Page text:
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Land usurpation threatens Siberian crane's habitat at Kolleru

Published: 24th September 2012 12:16 PM  |   Last Updated: 24th September 2012 12:16 PM   |  A+A-

The state government is leaving no stone unturned to make the Global Convention on Bio-diversity, beginning from October 1, a grand success. But, it appears that it is not so committed to the protection of bio-diversity in the state.

The unchecked illegal encroachment of the Asia's one of the largest freshwater lakes, Kolleru, which falls in the limits of Krishna and West Godavari districts, exposes the government's lackadaisical attitude towards the conservation of eco-system.

The failure in implementing the GO 120 (issued in 1999), and its inaction over the recommendations of at least three committees, the Supreme Court-constituted Central Empowered Committee, the committee headed by director of the Salim Ali Centre for Ornithology and Natural History (Coimbatore) PA Aziz, and another one on the lake, clearly shows the government's lack of concern in protecting the bio-diversity.

According to the sources, as many as 2,000 acre of land that falls under the Kolleru boundaries has been encroached by local aqua-mafia. With the backing of politicians, thousands of illegal fish ponds are being dug up in the Atapaka Bird Sanctuary at the Kolleru lake. Besides, a recent order by Krishna district collector Jyothi Buddha Prakash to demarcate an area of 7,600 acre owing to a dispute also raises several questions on the measures being taken by the government.

It is said that some representatives of people including ministers have allegedly pressurised the collector to order a resurvey of the land and restore it to locals, saying that the land was not mentioned in the Kolleru Bird Sanctuary  notification. The lake attracts millions of domestic and migratory birds including Siberian crane, Spot-billed Pelicans and others, which was notified as a wildlife sanctuary in 2009 and also designated as a wetland of international importance in November 2002 under the Ramsar Convention. The lake covers an area of 308 sqkm.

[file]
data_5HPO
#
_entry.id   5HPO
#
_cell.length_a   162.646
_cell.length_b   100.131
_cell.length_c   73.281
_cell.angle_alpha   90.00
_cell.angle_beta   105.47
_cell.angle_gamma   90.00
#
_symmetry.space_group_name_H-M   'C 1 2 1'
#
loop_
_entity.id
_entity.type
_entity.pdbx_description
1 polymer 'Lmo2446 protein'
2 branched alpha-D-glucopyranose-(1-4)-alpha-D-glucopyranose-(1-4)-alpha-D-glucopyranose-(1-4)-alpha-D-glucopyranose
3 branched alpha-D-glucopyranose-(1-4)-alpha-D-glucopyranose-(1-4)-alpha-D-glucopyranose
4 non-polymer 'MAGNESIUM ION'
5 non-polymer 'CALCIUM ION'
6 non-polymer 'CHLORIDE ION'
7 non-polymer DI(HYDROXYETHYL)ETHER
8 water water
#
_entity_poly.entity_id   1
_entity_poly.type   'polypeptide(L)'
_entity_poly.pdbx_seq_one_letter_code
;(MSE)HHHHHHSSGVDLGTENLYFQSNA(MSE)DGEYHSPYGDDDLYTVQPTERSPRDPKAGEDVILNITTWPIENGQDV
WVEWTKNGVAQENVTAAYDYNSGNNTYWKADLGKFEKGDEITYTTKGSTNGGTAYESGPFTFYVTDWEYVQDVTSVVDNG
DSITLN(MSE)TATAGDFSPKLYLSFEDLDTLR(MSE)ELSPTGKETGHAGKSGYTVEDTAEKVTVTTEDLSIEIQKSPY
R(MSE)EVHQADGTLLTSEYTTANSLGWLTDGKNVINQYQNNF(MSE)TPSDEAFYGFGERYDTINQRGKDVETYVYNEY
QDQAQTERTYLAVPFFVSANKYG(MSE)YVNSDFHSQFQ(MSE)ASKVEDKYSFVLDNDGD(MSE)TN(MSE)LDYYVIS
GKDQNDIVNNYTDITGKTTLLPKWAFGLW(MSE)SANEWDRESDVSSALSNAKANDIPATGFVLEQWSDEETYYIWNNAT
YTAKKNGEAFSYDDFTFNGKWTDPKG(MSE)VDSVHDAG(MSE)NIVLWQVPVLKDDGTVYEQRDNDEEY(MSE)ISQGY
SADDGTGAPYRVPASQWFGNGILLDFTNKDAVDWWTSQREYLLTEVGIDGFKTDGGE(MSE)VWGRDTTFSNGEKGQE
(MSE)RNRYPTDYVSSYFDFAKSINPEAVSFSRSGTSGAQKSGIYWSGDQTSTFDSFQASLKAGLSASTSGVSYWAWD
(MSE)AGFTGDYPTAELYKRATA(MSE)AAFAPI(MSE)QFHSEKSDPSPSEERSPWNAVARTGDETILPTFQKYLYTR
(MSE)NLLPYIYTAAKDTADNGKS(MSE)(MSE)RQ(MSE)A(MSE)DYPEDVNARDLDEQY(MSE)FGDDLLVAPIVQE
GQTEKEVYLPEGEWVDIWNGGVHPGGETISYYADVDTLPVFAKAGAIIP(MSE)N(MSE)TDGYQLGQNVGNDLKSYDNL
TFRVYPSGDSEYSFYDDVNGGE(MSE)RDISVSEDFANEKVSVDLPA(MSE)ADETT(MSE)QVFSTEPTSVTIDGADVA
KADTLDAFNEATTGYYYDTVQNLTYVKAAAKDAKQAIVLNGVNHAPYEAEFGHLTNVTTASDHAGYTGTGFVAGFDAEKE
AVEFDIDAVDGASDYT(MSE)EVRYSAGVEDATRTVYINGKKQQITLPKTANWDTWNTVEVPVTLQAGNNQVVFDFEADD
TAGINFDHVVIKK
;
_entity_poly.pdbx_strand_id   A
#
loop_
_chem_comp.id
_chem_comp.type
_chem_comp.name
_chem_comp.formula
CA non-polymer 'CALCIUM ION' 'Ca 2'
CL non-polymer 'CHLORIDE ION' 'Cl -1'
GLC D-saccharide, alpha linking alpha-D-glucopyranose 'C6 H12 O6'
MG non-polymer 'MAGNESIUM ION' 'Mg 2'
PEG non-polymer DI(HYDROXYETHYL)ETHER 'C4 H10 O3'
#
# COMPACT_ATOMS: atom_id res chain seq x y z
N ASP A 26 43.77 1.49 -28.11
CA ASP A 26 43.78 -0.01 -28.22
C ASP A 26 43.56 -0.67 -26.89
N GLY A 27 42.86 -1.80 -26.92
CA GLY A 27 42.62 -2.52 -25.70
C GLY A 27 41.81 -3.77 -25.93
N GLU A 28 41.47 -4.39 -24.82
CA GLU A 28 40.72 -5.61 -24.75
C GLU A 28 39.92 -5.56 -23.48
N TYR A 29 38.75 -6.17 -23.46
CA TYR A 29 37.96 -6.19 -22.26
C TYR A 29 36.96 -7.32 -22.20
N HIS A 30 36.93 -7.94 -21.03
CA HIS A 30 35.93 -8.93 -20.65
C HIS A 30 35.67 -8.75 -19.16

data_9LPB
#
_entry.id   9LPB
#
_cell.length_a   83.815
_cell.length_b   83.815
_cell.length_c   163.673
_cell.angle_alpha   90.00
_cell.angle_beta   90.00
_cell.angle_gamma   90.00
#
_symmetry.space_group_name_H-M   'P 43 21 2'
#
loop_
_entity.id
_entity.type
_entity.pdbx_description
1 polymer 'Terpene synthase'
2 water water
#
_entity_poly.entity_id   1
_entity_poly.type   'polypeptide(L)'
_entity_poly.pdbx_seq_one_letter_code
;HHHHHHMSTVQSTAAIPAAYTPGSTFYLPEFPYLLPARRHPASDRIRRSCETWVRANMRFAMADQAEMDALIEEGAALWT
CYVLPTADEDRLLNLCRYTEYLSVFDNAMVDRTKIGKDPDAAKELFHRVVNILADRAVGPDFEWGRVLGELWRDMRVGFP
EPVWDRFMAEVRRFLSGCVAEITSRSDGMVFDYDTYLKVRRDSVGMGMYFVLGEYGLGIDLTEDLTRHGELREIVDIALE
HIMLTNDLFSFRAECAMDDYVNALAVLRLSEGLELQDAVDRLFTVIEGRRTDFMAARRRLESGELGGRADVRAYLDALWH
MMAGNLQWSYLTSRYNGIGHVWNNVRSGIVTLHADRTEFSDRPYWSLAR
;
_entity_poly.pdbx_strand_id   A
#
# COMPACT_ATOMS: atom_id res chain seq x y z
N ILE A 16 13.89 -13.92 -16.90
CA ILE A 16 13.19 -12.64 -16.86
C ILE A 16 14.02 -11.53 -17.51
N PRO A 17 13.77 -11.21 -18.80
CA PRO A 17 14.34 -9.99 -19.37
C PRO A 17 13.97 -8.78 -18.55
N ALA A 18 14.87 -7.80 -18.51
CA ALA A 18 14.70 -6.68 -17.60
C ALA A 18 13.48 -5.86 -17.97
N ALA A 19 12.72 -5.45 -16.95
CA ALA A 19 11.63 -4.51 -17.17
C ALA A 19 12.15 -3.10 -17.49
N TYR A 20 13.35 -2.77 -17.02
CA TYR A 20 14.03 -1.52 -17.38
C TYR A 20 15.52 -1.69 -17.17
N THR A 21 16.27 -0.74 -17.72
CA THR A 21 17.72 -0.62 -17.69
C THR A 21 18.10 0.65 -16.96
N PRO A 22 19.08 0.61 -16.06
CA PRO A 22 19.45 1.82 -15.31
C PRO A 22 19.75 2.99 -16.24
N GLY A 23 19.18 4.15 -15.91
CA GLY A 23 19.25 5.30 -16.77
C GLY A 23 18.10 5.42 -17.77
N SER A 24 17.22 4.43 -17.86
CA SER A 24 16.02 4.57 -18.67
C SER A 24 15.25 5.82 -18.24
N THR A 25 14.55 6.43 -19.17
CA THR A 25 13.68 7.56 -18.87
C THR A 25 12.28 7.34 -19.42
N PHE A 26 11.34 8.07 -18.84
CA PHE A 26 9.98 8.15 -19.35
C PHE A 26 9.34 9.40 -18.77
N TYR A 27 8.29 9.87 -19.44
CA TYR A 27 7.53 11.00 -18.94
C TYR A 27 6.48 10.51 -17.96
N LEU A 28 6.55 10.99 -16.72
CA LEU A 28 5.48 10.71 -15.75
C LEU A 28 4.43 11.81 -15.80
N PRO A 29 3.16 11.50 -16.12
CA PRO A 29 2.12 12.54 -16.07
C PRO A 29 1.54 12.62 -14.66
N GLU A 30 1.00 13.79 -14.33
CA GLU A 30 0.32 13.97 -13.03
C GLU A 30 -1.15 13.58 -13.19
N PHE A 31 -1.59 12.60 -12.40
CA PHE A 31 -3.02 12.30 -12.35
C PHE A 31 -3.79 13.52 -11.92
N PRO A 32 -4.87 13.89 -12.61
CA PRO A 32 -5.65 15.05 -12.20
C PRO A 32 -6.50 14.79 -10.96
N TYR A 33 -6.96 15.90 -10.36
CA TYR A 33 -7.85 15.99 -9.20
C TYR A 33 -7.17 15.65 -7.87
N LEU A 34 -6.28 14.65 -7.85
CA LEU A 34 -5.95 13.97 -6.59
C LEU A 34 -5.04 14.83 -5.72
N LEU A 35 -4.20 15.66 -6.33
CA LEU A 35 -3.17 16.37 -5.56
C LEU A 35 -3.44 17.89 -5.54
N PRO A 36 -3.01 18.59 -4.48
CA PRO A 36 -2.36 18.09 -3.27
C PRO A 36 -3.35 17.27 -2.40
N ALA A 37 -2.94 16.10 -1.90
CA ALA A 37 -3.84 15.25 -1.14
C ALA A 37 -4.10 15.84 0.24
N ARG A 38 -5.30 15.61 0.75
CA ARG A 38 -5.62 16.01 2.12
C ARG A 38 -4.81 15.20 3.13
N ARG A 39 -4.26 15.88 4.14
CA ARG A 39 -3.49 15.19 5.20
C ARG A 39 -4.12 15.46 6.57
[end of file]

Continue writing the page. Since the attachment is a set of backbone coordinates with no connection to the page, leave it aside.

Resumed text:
Speaking to Express, Dr T Pathanjali Sastry, president of the Environment Centre, Rajahmandry, who has been fighting for the protection of the Kolleru lake, alleged that the government has completely failed to take local people in confidence and convince them of the importance of the lake. He found fault with the government for not collecting 'collateral damage' from illegal occupants before the Operation Kolleru as recommended by both the Central Empowered Committee and also the PA Aziz Committee.

Some local fishermen cooperative societies, who allegedly own Giraiti (private) land of about 14,000 acre in Kolleru, are asking the government to exempt them from limits of the sanctuary and the GO 120. But, the government failed to convince them to forfeit their land for the lake, due to inadequate compensation.

Dr Patanjali Sastry also found faulted with Krishana district collector Jyothi Buddha Prakash for his resurvey order. "I have written a letter to the National Board of Wildlife, chaired by the Prime Minister, and also to the Ministry of Environment and Forest on the issue," Sastry said. Sastry and others including former MP Mente Padmabanam, BV Seshagiri Rao and M V Suryanarayana Raju of the Kolleru Development Committee say that the disputed 7,600 acre indeed fall within the limits of the Kolleru, and it was a mistake that occurred during issuance of the notification.

BV Seshagiri Rao, an environmentalist, said the vote bank policy adopted by the political parties is harming the Kolleru lake, and questioned why the government failed to collect the collateral damage from illegal occupants so far. 

Former MP Mente Padmabanabam made it clear that the government can not reduce the area of Kolleru from 5 contour to 3 contour as it was rejected by the National Board of Wildlife. It may be mentioned that almost every politician is still misleading the locals to reduce the area.

State government had also failed in creating a buffer zone for at least 5 km from the protected area, and erecting boundary pillars.

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